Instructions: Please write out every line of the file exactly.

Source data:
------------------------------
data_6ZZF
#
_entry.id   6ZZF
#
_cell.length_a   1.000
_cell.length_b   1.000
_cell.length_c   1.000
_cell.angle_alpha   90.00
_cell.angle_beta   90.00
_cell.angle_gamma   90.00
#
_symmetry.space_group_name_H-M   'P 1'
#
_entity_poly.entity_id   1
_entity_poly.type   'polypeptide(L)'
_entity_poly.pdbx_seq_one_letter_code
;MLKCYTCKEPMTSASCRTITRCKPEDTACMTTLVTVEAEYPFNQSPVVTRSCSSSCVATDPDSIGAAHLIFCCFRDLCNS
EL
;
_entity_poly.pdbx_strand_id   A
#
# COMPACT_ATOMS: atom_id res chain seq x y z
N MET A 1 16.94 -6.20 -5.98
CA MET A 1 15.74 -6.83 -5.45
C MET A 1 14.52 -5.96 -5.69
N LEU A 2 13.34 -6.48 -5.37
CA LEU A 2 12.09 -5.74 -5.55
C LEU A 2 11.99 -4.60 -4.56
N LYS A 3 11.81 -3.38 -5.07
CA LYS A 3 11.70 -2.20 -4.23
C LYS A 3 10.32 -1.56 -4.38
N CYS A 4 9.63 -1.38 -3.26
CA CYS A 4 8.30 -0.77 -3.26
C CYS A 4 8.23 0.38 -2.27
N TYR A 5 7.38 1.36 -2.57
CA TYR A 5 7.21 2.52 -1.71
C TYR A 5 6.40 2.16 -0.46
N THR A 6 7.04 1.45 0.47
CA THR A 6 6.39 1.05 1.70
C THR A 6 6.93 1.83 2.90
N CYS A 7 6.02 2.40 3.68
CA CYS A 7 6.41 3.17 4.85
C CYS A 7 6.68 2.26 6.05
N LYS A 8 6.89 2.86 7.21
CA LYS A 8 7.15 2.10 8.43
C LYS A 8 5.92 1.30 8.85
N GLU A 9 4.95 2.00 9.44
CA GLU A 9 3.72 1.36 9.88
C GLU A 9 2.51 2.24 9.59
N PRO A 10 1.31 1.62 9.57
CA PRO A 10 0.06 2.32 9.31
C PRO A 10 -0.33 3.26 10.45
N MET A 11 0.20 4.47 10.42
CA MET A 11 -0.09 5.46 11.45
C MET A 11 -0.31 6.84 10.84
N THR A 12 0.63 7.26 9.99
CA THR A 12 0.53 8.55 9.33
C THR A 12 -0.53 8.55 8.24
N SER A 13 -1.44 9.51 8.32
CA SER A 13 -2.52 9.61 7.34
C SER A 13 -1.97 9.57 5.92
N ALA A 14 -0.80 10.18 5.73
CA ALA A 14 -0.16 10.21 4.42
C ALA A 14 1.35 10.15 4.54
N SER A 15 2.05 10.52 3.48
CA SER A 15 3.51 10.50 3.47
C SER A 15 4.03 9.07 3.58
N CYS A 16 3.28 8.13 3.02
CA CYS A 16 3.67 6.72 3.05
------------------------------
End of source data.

data_6ZZF
#
_entry.id   6ZZF
#
_cell.length_a   1.000
_cell.length_b   1.000
_cell.length_c   1.000
_cell.angle_alpha   90.00
_cell.angle_beta   90.00
_cell.angle_gamma   90.00
#
_symmetry.space_group_name_H-M   'P 1'
#
_entity_poly.entity_id   1
_entity_poly.type   'polypeptide(L)'
_entity_poly.pdbx_seq_one_letter_code
;MLKCYTCKEPMTSASCRTITRCKPEDTACMTTLVTVEAEYPFNQSPVVTRSCSSSCVATDPDSIGAAHLIFCCFRDLCNS
EL
;
_entity_poly.pdbx_strand_id   A
#
# COMPACT_ATOMS: atom_id res chain seq x y z
N MET A 1 16.94 -6.20 -5.98
CA MET A 1 15.74 -6.83 -5.45
C MET A 1 14.52 -5.96 -5.69
N LEU A 2 13.34 -6.48 -5.37
CA LEU A 2 12.09 -5.74 -5.55
C LEU A 2 11.99 -4.60 -4.56
N LYS A 3 11.81 -3.38 -5.07
CA LYS A 3 11.70 -2.20 -4.23
C LYS A 3 10.32 -1.56 -4.38
N CYS A 4 9.63 -1.38 -3.26
CA CYS A 4 8.30 -0.77 -3.26
C CYS A 4 8.23 0.38 -2.27
N TYR A 5 7.38 1.36 -2.57
CA TYR A 5 7.21 2.52 -1.71
C TYR A 5 6.40 2.16 -0.46
N THR A 6 7.04 1.45 0.47
CA THR A 6 6.39 1.05 1.70
C THR A 6 6.93 1.83 2.90
N CYS A 7 6.02 2.40 3.68
CA CYS A 7 6.41 3.17 4.85
C CYS A 7 6.68 2.26 6.05
N LYS A 8 6.89 2.86 7.21
CA LYS A 8 7.15 2.10 8.43
C LYS A 8 5.92 1.30 8.85
N GLU A 9 4.95 2.00 9.44
CA GLU A 9 3.72 1.36 9.88
C GLU A 9 2.51 2.24 9.59
N PRO A 10 1.31 1.62 9.57
CA PRO A 10 0.06 2.32 9.31
C PRO A 10 -0.33 3.26 10.45
N MET A 11 0.20 4.47 10.42
CA MET A 11 -0.09 5.46 11.45
C MET A 11 -0.31 6.84 10.84
N THR A 12 0.63 7.26 9.99
CA THR A 12 0.53 8.55 9.33
C THR A 12 -0.53 8.55 8.24
N SER A 13 -1.44 9.51 8.32
CA SER A 13 -2.52 9.61 7.34
C SER A 13 -1.97 9.57 5.92
N ALA A 14 -0.80 10.18 5.73
CA ALA A 14 -0.16 10.21 4.42
C ALA A 14 1.35 10.15 4.54
N SER A 15 2.05 10.52 3.48
CA SER A 15 3.51 10.50 3.47
C SER A 15 4.03 9.07 3.58
N CYS A 16 3.28 8.13 3.02
CA CYS A 16 3.67 6.72 3.05